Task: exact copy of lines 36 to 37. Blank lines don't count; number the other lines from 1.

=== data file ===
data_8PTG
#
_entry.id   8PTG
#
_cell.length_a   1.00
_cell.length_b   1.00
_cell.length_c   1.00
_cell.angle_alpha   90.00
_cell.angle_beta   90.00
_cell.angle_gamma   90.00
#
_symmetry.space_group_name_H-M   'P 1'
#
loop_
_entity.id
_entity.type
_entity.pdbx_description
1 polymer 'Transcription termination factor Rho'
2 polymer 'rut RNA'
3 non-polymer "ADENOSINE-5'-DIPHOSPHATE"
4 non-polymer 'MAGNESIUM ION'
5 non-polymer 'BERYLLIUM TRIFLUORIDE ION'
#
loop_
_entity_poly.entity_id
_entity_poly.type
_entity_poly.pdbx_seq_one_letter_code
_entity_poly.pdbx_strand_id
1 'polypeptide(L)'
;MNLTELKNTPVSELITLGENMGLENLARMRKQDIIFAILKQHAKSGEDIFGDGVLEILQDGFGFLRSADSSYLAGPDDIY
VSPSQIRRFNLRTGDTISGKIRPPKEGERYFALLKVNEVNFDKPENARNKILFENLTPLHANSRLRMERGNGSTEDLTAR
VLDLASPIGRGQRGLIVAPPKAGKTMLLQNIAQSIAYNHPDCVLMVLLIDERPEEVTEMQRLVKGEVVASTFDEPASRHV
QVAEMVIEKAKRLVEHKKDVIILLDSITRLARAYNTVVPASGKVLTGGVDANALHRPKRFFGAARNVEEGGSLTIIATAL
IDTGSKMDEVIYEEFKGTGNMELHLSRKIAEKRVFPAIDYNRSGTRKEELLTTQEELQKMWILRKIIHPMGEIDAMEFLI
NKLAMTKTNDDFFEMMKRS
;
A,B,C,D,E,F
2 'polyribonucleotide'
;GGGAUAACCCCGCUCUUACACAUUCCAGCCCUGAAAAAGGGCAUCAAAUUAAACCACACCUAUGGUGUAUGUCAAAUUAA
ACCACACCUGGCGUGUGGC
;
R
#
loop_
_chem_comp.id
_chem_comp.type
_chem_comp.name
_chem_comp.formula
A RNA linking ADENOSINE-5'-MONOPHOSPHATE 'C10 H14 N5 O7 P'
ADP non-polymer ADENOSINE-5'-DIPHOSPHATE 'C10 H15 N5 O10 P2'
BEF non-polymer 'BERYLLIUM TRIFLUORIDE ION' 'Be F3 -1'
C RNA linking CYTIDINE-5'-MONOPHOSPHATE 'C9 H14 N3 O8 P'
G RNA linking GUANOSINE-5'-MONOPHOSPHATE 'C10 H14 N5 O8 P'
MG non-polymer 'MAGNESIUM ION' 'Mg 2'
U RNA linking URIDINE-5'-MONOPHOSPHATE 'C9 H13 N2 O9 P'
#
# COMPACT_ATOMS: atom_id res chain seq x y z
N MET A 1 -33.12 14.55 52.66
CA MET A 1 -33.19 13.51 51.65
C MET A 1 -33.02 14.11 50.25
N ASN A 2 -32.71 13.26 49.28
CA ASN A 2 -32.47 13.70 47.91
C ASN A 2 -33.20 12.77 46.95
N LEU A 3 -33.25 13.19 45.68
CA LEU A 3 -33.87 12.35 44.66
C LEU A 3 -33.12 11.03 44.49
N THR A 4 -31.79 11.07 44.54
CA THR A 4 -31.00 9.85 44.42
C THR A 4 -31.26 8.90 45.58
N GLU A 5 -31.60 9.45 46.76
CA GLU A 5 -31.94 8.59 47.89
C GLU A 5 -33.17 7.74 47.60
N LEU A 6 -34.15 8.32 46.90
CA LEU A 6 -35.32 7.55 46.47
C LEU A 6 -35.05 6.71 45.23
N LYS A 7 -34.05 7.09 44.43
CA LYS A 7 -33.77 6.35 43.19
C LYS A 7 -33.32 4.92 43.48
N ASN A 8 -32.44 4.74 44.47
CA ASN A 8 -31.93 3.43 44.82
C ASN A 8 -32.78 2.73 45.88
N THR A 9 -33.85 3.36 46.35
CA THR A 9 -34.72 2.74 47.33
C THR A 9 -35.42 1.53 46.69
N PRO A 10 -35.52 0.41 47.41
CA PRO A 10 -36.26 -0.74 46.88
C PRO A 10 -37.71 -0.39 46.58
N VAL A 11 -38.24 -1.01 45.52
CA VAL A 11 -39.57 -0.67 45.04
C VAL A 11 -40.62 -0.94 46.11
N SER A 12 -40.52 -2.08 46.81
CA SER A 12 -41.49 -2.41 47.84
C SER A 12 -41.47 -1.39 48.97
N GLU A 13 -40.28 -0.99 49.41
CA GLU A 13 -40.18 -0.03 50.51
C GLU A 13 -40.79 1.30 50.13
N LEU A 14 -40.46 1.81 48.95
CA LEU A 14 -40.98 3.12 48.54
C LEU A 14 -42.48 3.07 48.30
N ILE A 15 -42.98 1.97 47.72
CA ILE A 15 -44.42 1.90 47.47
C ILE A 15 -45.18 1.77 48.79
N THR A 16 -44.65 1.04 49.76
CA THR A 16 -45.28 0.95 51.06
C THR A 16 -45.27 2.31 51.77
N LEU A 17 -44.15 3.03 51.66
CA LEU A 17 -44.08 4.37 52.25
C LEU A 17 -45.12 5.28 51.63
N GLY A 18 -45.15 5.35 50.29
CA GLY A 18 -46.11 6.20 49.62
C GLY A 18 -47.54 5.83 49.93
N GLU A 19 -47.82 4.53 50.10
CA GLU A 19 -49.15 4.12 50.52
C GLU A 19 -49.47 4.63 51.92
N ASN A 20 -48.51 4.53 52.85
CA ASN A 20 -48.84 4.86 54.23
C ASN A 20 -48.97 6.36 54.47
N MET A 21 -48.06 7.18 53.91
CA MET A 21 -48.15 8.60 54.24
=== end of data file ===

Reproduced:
;
A,B,C,D,E,F